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one time, as Backus states, it seemed that all these churches would become Baptists. The church, in her eagerness to bind men to her traditions, had compelled them to adopt the Bible as their only rule of faith and practice, and in so doing cut the cords of ignorance and superstition, by which she might otherwise doubtless have held them longer in her allegiance. But so had God ordained. The time had come when a purer spirit was to go forth upon the earth in the name of christianity; when the inward life of the church was to be rekindled, and her ordinances in their primitive purity restored. For when we once admit that God has spoken to us in his word, and that from its decisions there can be no appeal, conscience will bind the christian to all its requirements, whether they regard the internal or external life, the inner sanctuary of the church, or its outward visible forms and ordinances. A pure christianity within, always secures a pure christianity without, so far as the understanding is enlightened as to its requirements.

Hence it is an interesting historical fact, that the more general rise of Baptist sentiments in Connecticut, was simultaneous with

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that glorious revival, with which many sections of the state were visited in the years 1741, 2, and 3. It is of this revival that Backus says: 'The great change that was then wrought in many minds, was the evident cause of the rapid spread of Baptist principles in our land.' The subjects of that work,' he continues,' embraced two ideas which produced this effect. The first was, that saving faith is necessary to give any soul a true right to communion in the church of God; the second was, that there is no warrant for a halfway covenant therein; and as infants are generally in a state of nature when they are said to be brought into covenant, infant baptism expires before these principles.' So true is it, as a general thing, that the internal and external purity of the church, rise and fall together. Thus the moment men began to apprehend the great truth, that living faith in Christ was indispensable to admission into his church, immediately, by a necessary inference they advanced another step, namely, that living faith in Christ was an equally indispensable prerequisite to baptism; and having gone thus far, the more discerning and conscien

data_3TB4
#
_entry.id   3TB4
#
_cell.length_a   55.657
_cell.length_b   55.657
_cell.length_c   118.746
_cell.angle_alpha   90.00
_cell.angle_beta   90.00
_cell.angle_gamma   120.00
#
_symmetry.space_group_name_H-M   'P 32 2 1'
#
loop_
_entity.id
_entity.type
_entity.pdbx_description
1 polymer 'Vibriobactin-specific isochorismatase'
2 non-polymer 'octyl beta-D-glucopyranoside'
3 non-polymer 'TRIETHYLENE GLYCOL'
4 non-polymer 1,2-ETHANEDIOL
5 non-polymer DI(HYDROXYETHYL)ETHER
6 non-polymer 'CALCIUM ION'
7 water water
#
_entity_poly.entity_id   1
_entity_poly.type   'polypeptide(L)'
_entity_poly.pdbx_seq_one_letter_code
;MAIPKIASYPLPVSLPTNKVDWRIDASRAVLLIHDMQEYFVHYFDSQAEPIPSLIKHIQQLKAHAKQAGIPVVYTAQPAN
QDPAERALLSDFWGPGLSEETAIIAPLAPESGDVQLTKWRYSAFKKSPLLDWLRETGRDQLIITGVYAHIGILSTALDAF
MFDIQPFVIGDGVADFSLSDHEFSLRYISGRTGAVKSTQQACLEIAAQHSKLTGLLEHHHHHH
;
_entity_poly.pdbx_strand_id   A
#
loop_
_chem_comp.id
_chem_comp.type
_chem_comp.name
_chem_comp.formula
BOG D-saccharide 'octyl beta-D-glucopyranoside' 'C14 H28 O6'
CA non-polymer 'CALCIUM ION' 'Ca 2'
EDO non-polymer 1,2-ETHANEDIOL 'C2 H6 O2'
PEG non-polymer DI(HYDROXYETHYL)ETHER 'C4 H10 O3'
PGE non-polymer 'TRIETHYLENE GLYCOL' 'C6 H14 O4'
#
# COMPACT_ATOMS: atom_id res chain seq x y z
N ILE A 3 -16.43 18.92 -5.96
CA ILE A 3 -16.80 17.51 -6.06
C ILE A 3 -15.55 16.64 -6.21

tious were constrained to go still farther, and renounce infant baptism. For if faith in Christ be the first step towards membership in the visible church, and baptism the second, then, evidently, infants are disqualified for the second, because incapable of the first. It is not surprising, that, when men began to reason thus, infant baptism began to decline.' So true is it, that reason, under the control of a sanctified heart, always extricates us from the labyrinths of error, and guides us along the plain path of scriptural truth.

It was amid circumstances and influences like these, that this church seems to have had its origin. It was called into life, not by party spirit, not by sectarian zeal, but under the genial influence of a glorious revival of religion; and the great principles of truth, which it then embraced, and which from that time it has steadfastly maintained, were elicited under the same benign influence.

During this year, 1743, Baptist sentiments spread with a hitherto unparalleled rapidity. Several new churches were constituted in New England. In New Jersey, Mr. Dickenson, then president of Princeton college, wrote

a pamphlet, to arrest, if possible, the progress of a sentiment which was fast undermining the long established and venerated usages of the prevailing church. But it did not answer the design of its doubtless well meaning author. The pamphlet was reviewed by Dr. Gill, an English Baptist, in 1749; and this examination of the subject, caused the light to be more widely diffused.'

Many converts, about this time, were made to Baptist sentiments, who were not gathered into Baptist churches; but, obtaining baptism at the hand of Baptist mimisters, remained in the communion of the churches with which they were already connected. This state of things, though at first tolerated, continued, as might have been anticipated, but for a short season. For soon it was discovered, that the new sentiment had made such progress, that it threatened to prevail over the old; and that baptism, unless checked, would soon displace sprinkling, or affusion, and obtain the exclusive practice of these churches. 'Hence a fierce opposition was raised against what was called rebaptizing, which was declared to be a very wicked act.'

The Separate churches had become a mixed multitude, and, as a consequence, disorder, confusion, and strife, succeeded. Councils were called to settle these increasing difficulties; the first of which was held in Exeter, May, 1753, and a larger one, the year following, in Stonington. In these councils, it seems that the Baptists and Separatists mutually participated; little progress, however, was made in attempting to harmonize elements and principles so discordant. The most consummate wisdom of the ministry and church united, could not strike out a path in which principles and practices so diametrically opposite, could meet and harmonize. Nor is this astonishing. For divine wisdom had furnished none; and if they had succeeded in finding one, it must have been one of those by-paths of human invention, which always deviate more or less widely from the plain, straight path of gospel order and practice. The point at issue between the two parties seems to have been this. Those who did not feel themselves bound to receive immersion, demanded of their baptized brethren, and of the Baptist churches generally, that they should

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